I have a mark on my face and small keloid scar on my chest. What are my possible treatment options? (photos)
Doctor Answers (3)
Once your wounds are healing then scar therapy may be considered. Although the results of scar therapy vary from person to person and scar to scar, the results are typically permanent.
Not infrequently potential patients avoid surgery because fear of an unsightly scar. To remedy this, I now utilize and formulate compounded topical creams to treat, relieve and minimize scars for each of my patients:
• new scars
• old scars
• surgical scars
• keloid scars
• stretch marks
• hypertrophic scars
• hyperpigmented (dark) scars
• various acne scars, and more...
These scar removal creams contain prescription strength medications each individually known to reduce and/or reverse the scarring process but never before compounded together into one high potency formulation. These medications are added to a base of anhydrous silicone (the most common ingredient in everyday topical scar therapy) and Pracaxi oil, found in the Amazon rainforest and known for its anti-inflammatory, antioxidant, antibacterial, and antifungal properties. Many health insurance plans actually cover the cost of the creams and they can be delivered directly to the patients door step. In other words, no need for multiple trips to the doctor for expensive and painful laser treatments, or wasted money on minimally effective over-the-counter topical scar therapy gels or silicone sheets that are unsightly and/or fail to stay on. Instead, with just two applications a day my patients now perform scar therapy in the comfort of their own home. Glad to help.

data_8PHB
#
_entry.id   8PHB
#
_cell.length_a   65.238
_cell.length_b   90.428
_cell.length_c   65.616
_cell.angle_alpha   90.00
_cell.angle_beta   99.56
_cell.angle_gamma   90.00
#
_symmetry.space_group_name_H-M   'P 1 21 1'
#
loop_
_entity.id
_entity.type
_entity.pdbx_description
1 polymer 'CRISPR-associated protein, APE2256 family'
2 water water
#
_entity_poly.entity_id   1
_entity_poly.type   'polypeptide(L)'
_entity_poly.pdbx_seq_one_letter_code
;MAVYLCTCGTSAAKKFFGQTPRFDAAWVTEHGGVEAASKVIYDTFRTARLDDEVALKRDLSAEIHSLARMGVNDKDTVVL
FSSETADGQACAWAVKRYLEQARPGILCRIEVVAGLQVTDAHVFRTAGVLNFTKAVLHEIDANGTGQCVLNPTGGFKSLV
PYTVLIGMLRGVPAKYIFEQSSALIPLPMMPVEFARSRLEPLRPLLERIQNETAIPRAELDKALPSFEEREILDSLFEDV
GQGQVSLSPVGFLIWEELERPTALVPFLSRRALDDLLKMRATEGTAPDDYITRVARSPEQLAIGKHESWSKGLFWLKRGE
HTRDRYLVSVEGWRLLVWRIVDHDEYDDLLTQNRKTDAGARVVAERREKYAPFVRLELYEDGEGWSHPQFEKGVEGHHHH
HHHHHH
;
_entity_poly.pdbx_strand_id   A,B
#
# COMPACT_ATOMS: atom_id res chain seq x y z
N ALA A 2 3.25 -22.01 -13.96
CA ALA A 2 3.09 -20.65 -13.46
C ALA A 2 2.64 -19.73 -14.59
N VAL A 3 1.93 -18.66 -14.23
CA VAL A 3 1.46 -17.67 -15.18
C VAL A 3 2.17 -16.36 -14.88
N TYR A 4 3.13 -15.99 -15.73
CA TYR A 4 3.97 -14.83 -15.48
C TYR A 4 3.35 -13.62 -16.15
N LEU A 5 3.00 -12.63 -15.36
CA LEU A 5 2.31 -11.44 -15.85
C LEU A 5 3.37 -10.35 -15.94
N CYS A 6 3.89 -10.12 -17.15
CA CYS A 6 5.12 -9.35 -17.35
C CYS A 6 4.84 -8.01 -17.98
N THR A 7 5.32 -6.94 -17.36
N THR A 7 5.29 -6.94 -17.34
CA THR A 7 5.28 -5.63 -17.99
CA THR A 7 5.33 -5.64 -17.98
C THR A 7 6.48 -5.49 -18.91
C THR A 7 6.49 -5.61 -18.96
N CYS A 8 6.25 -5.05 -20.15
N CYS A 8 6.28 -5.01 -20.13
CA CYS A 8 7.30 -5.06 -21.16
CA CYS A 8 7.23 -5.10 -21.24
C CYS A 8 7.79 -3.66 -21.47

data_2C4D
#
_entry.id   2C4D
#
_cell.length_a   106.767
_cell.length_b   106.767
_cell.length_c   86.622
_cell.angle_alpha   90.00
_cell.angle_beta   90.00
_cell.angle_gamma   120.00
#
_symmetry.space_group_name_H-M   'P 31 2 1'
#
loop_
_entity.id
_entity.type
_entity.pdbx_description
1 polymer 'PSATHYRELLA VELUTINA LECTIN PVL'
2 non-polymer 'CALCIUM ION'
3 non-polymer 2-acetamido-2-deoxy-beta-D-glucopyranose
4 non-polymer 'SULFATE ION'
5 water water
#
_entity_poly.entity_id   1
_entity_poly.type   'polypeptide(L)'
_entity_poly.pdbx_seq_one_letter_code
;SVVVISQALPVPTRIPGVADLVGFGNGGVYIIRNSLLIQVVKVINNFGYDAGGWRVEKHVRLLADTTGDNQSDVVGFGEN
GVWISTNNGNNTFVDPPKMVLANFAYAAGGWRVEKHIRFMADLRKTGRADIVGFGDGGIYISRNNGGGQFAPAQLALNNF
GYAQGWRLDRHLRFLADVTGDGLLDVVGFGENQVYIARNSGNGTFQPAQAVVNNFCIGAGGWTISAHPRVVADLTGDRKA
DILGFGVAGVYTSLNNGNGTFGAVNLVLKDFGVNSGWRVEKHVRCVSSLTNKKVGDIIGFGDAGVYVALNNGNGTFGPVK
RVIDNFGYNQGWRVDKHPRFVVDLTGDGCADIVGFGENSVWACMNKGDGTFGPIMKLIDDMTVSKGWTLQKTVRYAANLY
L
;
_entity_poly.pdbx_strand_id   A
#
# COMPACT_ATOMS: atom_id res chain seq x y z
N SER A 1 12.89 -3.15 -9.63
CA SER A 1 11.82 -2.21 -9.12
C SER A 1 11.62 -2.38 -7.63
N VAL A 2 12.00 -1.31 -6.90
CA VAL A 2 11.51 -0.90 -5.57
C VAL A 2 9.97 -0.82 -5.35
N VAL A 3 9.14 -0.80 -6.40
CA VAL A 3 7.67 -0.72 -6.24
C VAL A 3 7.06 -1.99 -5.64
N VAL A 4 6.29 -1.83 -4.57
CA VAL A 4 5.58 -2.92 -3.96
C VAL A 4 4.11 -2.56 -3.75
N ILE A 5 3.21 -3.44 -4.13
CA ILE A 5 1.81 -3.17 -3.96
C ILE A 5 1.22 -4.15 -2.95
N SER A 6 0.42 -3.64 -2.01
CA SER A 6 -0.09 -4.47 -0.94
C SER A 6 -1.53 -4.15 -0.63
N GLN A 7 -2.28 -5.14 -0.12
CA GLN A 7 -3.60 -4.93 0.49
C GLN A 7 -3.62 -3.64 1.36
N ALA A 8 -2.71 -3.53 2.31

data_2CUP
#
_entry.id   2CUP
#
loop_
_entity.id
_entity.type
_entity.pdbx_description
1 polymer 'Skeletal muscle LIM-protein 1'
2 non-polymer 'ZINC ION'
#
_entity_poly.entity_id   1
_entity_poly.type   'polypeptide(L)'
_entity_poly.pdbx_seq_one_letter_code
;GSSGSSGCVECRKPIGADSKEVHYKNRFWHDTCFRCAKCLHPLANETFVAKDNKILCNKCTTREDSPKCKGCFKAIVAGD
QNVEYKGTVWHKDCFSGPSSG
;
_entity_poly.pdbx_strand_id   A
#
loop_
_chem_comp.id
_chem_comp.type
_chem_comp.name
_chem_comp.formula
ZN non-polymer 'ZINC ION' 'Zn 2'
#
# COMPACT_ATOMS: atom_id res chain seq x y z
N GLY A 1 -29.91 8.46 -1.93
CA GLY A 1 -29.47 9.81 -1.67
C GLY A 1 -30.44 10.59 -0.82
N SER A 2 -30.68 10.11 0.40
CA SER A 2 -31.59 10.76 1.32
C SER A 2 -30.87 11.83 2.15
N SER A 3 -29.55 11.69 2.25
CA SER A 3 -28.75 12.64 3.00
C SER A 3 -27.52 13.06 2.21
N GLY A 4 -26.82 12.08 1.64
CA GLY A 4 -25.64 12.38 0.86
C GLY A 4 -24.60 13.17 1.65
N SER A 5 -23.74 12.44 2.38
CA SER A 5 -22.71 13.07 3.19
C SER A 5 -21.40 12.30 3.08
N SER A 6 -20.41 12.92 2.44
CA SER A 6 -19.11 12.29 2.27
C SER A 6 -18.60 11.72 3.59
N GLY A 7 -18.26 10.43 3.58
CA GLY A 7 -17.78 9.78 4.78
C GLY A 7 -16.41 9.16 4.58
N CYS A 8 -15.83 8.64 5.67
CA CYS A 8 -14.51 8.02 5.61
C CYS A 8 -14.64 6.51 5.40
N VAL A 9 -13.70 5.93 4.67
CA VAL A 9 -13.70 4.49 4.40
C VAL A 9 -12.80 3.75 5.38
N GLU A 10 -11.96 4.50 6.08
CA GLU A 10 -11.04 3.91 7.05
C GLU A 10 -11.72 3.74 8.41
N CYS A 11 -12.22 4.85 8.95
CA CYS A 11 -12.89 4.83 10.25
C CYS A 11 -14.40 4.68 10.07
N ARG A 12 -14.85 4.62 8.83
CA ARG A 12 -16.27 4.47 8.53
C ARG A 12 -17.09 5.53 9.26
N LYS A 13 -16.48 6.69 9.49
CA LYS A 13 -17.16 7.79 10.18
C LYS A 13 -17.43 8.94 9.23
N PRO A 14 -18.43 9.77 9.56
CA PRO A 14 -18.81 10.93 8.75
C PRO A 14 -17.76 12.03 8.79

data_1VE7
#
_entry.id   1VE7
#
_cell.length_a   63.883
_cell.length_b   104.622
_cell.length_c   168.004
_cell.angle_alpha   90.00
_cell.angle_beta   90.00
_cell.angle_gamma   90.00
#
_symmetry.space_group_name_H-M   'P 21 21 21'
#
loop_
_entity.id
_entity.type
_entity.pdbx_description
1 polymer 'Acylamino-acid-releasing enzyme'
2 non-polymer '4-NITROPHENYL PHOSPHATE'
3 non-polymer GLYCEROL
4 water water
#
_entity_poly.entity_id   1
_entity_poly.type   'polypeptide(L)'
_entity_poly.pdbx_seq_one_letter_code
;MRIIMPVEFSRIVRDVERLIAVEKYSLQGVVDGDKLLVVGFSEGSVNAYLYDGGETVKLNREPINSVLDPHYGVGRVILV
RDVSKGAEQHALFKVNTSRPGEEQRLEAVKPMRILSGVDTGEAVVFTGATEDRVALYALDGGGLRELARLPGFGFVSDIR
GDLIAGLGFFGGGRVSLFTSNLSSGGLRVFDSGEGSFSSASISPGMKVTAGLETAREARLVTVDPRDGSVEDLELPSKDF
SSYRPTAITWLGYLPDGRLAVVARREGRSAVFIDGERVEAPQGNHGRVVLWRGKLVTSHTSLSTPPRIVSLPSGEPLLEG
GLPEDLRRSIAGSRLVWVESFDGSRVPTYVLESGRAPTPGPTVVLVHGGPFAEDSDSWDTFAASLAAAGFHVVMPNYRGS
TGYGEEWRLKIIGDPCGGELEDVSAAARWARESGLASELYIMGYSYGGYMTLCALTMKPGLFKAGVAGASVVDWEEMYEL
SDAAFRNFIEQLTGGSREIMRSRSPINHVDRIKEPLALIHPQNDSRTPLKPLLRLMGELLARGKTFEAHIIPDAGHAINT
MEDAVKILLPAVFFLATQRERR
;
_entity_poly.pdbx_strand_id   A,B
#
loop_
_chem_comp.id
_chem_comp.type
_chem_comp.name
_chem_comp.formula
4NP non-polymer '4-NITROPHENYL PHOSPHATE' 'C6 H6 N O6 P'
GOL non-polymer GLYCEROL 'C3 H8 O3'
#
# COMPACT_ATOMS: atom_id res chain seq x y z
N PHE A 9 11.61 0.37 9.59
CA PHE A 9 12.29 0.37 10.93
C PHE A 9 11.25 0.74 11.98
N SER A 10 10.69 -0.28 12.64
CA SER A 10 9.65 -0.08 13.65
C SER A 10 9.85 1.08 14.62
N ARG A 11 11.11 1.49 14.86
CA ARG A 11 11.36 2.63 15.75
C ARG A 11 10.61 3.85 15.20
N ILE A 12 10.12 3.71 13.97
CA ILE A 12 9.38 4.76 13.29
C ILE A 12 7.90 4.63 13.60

Scar Treatment on Chest and Face
Alternatively, you are also a candidate for fractional laser resurfacing on the facial scar. The upside to the fractional is that it will not leave another scar (like punch excision). The downside is that the likelihood of reducing the depth of the facial scar is less with fractional resurfacing than with punch excision.
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These answers are for educational purposes and should not be relied upon as a substitute for medical advice you may receive from your physician. If you have a medical emergency, please call 911. These answers do not constitute or initiate a patient/doctor relationship.